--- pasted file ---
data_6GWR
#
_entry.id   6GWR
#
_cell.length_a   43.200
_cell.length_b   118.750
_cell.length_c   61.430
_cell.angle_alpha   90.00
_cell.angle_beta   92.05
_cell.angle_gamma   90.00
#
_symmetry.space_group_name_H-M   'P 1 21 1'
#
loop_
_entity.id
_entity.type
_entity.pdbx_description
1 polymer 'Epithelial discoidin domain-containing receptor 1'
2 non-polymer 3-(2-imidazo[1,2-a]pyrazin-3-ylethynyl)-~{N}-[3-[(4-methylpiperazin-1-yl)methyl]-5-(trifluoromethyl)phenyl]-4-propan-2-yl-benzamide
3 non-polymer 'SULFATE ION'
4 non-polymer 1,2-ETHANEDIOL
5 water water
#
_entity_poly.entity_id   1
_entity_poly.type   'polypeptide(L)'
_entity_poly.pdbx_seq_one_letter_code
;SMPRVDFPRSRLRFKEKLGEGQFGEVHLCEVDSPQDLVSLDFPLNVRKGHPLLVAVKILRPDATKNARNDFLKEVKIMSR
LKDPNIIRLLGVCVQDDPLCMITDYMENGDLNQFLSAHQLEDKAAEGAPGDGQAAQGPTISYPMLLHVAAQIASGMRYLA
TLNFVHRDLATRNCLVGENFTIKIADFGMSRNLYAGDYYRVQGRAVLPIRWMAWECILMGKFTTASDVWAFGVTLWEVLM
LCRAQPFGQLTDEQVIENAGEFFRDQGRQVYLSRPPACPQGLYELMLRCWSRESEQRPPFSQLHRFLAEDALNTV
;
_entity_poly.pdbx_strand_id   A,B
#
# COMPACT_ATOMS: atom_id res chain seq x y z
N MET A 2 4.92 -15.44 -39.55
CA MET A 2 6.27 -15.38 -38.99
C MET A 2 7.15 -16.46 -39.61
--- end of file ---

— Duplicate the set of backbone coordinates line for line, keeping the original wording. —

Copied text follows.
data_6GWR
#
_entry.id   6GWR
#
_cell.length_a   43.200
_cell.length_b   118.750
_cell.length_c   61.430
_cell.angle_alpha   90.00
_cell.angle_beta   92.05
_cell.angle_gamma   90.00
#
_symmetry.space_group_name_H-M   'P 1 21 1'
#
loop_
_entity.id
_entity.type
_entity.pdbx_description
1 polymer 'Epithelial discoidin domain-containing receptor 1'
2 non-polymer 3-(2-imidazo[1,2-a]pyrazin-3-ylethynyl)-~{N}-[3-[(4-methylpiperazin-1-yl)methyl]-5-(trifluoromethyl)phenyl]-4-propan-2-yl-benzamide
3 non-polymer 'SULFATE ION'
4 non-polymer 1,2-ETHANEDIOL
5 water water
#
_entity_poly.entity_id   1
_entity_poly.type   'polypeptide(L)'
_entity_poly.pdbx_seq_one_letter_code
;SMPRVDFPRSRLRFKEKLGEGQFGEVHLCEVDSPQDLVSLDFPLNVRKGHPLLVAVKILRPDATKNARNDFLKEVKIMSR
LKDPNIIRLLGVCVQDDPLCMITDYMENGDLNQFLSAHQLEDKAAEGAPGDGQAAQGPTISYPMLLHVAAQIASGMRYLA
TLNFVHRDLATRNCLVGENFTIKIADFGMSRNLYAGDYYRVQGRAVLPIRWMAWECILMGKFTTASDVWAFGVTLWEVLM
LCRAQPFGQLTDEQVIENAGEFFRDQGRQVYLSRPPACPQGLYELMLRCWSRESEQRPPFSQLHRFLAEDALNTV
;
_entity_poly.pdbx_strand_id   A,B
#
# COMPACT_ATOMS: atom_id res chain seq x y z
N MET A 2 4.92 -15.44 -39.55
CA MET A 2 6.27 -15.38 -38.99
C MET A 2 7.15 -16.46 -39.61